by L. Scott Kellum, Andreas J. Kostenberger and Charles L. Quarles
There are two essential positions on the identity of the 144,000 and the relationship of this group with the multitude from many nations in Revelation 7.
One view holds that the reference is to be taken literally to refer to ethnic Jews, the 12 tribes of Israel. This is taken to support the notion that God’s purposes during the Great Tribulation will be focused on ethnic Israel. This view maintains that the 144,000 are to be distinguished from the multitude from many nations. The other position maintains that the reference to the 144,000 is symbolic and pertains to believers (not merely Jews) who are alive during the Great Tribulation and that the 144,000 are to be identified with the great multitude.
The resolution of this question is important because it potentially sheds light on whether the church should be expected to be present during and go through the Great Tribulation (the posttribulational view) or whether believers have been raptured at the beginning of the Great Tribulation while God’s purposes during this time period focus on Israel (the pre-tribulational rapture position).
While identifying the 144,000 with ethnic Israel has the merit of a straightforward reading of the text, several considerations favor taking the reference as symbolic.
First, the 144,000 are explicitly called “servants of God,” which elsewhere in the Apocalypse refers to believers in general, whether Jew or Gentile. (The term doulos occurs a total of 14 times [1:1; 2:20; 6:15; 7:3; 10:7; 11:18; 13:16; 15:3; 19:2,5,18; 22:3,6]. The majority of uses specifically refer to prophets, but the term also denotes Christians in general.)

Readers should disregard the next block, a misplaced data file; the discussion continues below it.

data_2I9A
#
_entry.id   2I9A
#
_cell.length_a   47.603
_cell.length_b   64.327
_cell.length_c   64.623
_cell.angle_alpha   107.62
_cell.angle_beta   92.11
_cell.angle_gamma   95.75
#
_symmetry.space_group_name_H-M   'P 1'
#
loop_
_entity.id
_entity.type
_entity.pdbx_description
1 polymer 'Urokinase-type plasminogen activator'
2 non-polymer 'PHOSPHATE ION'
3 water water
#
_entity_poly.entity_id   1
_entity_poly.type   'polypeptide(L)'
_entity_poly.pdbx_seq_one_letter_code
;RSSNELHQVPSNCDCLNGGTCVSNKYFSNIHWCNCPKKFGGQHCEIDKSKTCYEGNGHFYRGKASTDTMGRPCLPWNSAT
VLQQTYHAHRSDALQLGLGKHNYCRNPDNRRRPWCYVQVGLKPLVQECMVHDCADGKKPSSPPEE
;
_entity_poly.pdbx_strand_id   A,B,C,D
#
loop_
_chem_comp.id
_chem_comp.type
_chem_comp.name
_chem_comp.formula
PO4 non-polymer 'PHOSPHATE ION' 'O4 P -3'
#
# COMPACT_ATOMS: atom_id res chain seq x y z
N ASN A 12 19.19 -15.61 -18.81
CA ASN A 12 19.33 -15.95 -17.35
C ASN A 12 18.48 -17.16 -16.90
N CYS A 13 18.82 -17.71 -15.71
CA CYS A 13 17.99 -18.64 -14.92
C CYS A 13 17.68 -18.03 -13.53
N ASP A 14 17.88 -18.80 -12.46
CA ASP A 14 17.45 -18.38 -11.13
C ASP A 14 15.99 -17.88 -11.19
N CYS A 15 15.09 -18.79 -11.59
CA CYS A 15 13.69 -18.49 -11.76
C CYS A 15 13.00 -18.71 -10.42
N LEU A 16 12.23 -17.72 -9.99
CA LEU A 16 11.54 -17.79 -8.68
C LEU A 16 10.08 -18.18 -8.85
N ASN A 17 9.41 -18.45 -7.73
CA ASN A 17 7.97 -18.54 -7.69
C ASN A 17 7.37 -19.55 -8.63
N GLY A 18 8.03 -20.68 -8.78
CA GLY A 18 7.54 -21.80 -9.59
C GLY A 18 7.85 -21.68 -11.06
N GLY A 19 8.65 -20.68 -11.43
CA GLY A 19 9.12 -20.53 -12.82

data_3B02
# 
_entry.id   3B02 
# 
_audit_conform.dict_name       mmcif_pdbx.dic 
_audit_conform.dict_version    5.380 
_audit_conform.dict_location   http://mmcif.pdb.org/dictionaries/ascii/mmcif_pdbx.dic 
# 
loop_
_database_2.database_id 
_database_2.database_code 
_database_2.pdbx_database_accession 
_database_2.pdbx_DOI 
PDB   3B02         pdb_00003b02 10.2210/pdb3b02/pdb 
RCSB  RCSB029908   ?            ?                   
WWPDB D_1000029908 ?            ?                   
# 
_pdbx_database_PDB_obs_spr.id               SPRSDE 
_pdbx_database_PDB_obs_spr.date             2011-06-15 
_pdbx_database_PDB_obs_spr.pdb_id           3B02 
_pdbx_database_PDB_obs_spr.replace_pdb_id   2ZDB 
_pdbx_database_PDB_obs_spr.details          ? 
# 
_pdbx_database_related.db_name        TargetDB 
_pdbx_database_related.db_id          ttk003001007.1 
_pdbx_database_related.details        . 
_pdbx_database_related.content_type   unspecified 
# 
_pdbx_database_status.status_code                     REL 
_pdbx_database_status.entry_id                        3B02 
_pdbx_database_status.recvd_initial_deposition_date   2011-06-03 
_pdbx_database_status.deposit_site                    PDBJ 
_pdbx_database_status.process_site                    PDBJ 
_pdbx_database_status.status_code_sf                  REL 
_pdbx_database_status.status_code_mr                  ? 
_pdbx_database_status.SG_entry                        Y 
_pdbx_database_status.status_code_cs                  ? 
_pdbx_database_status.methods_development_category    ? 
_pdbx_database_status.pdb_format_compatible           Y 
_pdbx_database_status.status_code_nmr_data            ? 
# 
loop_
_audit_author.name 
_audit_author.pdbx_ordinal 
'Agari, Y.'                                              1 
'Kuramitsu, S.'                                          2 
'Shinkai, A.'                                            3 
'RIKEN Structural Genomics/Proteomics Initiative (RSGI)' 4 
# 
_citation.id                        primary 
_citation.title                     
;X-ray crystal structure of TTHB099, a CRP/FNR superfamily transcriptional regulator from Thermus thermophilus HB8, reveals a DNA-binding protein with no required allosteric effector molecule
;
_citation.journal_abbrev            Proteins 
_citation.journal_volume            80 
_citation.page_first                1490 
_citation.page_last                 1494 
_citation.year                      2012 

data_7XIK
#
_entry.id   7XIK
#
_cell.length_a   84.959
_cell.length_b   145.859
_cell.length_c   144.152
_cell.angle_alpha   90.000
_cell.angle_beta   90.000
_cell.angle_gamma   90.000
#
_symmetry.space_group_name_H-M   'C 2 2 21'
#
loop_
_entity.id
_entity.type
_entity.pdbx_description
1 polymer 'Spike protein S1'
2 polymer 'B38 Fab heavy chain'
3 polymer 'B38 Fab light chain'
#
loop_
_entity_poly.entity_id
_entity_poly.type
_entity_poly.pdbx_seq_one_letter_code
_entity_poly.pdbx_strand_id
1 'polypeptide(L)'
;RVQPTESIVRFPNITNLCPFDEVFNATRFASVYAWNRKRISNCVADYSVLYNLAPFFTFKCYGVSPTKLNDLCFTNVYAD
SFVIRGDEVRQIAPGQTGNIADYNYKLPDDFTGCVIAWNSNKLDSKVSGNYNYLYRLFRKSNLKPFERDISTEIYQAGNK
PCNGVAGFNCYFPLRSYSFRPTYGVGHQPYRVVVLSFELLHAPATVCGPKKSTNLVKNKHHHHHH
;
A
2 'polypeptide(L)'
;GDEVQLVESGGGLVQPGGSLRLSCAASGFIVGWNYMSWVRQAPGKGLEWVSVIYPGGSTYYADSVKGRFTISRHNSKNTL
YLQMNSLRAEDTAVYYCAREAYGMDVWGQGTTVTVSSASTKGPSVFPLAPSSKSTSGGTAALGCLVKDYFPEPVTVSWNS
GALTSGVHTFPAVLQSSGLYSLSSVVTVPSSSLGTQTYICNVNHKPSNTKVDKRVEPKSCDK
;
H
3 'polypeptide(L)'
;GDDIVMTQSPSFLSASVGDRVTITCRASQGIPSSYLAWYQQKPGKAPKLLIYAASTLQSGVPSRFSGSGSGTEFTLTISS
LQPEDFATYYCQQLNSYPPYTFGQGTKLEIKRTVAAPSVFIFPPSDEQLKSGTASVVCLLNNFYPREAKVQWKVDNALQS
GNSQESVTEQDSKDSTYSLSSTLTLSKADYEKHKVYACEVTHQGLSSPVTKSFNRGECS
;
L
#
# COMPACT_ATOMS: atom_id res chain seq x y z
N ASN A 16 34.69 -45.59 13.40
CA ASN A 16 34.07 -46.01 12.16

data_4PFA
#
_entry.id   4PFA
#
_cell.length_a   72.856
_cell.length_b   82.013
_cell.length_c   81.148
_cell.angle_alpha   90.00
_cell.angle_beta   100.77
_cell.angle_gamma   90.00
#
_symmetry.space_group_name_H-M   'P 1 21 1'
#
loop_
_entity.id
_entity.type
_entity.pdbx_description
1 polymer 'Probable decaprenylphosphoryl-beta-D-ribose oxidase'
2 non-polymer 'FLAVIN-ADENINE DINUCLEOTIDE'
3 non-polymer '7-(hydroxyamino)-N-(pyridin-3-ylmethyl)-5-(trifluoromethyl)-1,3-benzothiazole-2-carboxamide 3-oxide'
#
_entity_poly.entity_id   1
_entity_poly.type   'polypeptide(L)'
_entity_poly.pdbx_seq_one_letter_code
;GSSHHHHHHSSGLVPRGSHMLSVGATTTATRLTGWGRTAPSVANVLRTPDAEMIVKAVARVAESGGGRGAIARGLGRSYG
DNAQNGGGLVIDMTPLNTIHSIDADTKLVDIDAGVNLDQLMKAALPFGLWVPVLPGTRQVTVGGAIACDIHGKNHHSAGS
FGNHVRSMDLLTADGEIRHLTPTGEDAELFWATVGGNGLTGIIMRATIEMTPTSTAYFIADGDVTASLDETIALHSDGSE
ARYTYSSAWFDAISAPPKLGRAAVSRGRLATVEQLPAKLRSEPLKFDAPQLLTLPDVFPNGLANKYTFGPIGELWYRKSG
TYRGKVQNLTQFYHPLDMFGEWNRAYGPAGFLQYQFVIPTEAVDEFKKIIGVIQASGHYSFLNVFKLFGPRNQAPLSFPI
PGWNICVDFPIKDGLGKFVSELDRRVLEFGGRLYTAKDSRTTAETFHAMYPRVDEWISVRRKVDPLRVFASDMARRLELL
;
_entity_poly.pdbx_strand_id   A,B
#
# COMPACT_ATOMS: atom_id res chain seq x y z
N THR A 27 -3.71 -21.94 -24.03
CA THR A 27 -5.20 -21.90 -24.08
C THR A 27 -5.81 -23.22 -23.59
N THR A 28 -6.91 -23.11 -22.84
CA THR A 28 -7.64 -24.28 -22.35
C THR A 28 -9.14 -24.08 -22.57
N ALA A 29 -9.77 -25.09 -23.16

Second, the list of tribes provided (7:5–8) is unlike any other known list of tribes in the OT. (The primary differences include:  Judah heads the list, rather than Reuben;  the combination of Joseph with Manasseh, rather than Ephraim;  the omission of Dan; and  the inclusion of Levi.) This suggests that John intentionally altered the list in order to present the church as the continuation of the true Israel.
Third, John here most likely draws on a pattern by which what the prophet hears is portrayed in terms of one image and what he sees is depicted by another. (E.g., in 5:5–6 John hears about the Lion of Judah, but he sees the Lamb who was slain.) Thus John hears the number of 144,000 but sees an innumerable multitude from many nations.
Finally, the number 144,000 most likely conveys the symbolic notion of completeness, which also speaks against taking the reference to the 12 tribes literally (cf. 14:1–5; 21:16–17).
Request a faculty review copy here.
Request a media review copy here.